Costume designers on movie sets have, for a long time, been boldly styling the future of fashion. You only have to look at iconic movies like Barbarella, Mad Max, Bladerunner, Star Wars, The Matrix, and even Back to The Future, to realise that merging fashion with technology is nothing new to these forward-thinking Hollywood designers- Ruth Carter, Renée April and Christine Clark, I am talking to you!
Ruth Carter, Fusing Traditional African Fashion with Technology
Afrofuturism is taking science fiction and technology and mixing it with African culture. Giving it an Afro-centric spin, the Black Panther costumes are the epitome of this fusion. Paying homage to African fashion, costume designer Ruth Carter pulls reference directly from various tribes from all over the continent. “I have never done a Marvel film, so it was a huge challenge, and I had a lot to learn” the Academy Award-nominated stylist shared with Pop Sugar.
Carter did not only explore how technology could help her bring the characters costumes to live, she also ‘borrowed’ inspiration from the Turkana tribe, Himba tribe, Ndebele tribe and the Maasai. For Angela Bassett’s character Ramonda, Carter fused tradition with technology. She took the South African Zulu married woman’s hat and had it 3D printed. The ability to use this kind of technology allowed the costume designer to take culture and mix it with modern shapes and fuse some futuristic elements. “It was thrilling to create this world of Black Panther, this world of Wakanda that was based on African culture and then reimagining them in a futuristic model,” said Carter. Also, the cold shoulder dress worn by worldly spy Nakia (Lupita N’gonyo) was designed using software, embossed with a 3-D printer, and hand-painted.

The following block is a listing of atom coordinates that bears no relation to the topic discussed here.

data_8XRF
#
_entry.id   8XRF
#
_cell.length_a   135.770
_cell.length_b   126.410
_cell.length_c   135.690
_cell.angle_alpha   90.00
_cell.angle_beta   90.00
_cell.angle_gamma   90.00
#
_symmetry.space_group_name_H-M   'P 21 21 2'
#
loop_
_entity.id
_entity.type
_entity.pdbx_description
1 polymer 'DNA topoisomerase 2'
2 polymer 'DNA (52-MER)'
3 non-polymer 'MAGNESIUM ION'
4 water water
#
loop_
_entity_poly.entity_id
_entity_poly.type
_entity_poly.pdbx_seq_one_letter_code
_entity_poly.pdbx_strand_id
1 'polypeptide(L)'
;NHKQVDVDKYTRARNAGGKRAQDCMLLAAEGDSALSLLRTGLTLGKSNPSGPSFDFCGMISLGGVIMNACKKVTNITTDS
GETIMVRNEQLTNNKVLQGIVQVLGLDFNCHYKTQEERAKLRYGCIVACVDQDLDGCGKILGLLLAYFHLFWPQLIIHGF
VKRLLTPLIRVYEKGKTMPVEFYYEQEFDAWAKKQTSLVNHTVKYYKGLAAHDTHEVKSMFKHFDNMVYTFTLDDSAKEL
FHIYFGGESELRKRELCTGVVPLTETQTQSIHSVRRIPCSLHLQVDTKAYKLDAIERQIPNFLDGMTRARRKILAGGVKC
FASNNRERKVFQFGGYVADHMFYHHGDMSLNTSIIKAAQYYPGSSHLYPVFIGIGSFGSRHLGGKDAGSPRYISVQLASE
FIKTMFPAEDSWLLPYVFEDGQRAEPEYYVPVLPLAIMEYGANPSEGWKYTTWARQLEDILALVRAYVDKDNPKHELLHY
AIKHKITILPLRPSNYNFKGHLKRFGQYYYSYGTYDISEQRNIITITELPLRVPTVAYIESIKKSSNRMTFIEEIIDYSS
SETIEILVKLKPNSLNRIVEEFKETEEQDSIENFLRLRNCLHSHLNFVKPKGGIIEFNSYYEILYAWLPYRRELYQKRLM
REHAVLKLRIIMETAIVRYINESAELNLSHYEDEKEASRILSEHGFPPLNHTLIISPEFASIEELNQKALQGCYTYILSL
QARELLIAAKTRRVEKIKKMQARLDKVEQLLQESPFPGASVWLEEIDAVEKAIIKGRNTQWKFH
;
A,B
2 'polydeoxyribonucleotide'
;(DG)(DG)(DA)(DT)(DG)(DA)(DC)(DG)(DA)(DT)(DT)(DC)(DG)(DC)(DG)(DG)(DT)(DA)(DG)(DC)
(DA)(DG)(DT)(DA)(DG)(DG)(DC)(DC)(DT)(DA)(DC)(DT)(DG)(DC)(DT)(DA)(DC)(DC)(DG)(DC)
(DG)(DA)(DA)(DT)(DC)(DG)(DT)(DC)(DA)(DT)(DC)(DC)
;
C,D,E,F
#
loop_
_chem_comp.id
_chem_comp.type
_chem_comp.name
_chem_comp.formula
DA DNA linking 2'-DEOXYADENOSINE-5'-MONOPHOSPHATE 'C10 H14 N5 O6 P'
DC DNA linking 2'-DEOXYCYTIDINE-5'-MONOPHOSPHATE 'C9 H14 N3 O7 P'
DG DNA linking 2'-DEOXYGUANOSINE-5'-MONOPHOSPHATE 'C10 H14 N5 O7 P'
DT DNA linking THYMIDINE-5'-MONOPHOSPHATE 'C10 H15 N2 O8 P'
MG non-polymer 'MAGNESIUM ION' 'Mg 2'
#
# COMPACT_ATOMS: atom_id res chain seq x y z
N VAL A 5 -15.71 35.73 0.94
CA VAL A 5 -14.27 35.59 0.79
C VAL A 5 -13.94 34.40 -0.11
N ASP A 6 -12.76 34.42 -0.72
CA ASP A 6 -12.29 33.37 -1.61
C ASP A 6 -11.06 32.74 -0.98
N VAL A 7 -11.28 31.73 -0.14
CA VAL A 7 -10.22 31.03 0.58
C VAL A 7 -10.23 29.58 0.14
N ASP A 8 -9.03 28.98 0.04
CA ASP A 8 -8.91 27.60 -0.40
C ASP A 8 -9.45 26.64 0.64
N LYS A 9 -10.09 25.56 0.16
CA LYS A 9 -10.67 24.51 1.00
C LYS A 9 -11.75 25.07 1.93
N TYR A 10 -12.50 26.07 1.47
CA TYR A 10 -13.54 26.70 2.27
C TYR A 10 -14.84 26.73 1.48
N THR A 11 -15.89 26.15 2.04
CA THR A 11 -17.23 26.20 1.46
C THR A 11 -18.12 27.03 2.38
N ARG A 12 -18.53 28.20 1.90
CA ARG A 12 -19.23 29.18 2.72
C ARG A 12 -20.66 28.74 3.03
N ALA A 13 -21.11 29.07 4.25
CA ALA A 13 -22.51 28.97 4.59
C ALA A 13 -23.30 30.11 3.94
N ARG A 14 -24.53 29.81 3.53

Renée April, Future Trend Spotter in 2049
April’s wardrobe choices for the film were inspired by the likes of Jean Paul Gaultier (AW09), Issey Miyake, Alexander McQueen (AW98) and Vivienne “Punkature” Westwood. Although futuristic, Renée purposely decided to not give a subtle nod to the future of wearable technology clothing. Why? “I made costumes for the dark, wet, polluted, miserable world that Denis [Villeneuve] created. I had to hold myself back and remove anything too avant-garde or outré because it didn’t help the story. There were no superhero suits because the world needed to be realistic, and the characters relatable,” said Renée.
Christine Clark, Warrior Woman of the Future
When it comes futuristic fashion, the modern Tron Legacy film has it all. In it, fashion and technology were partners in crime. Headed by costume designers, Christine Clark and Michael Wilkinson, the duo managed to create the kind of looks that successfully distracted me from the plot of the film.
Although there have been other movies after with fashion tech-inspired wardrobe, I am still completely taken in by the striking futuristic outfits adorned by the characters, especially Zuse, whose Ziggy Stardust look was all corset and high-heeled boots. The intricate designs were unofficially inspired by designers of today, Gareth Pugh, Olivier Theyskens and Nicolas Ghesquiere. Wilkinson and Clark gave an edgy vibe to the 150 super suits, which you see on all principals, and about 154 suits for the supporting cast that had a more economical lighting system, more than 60 helmets and about 65 real-world costumes.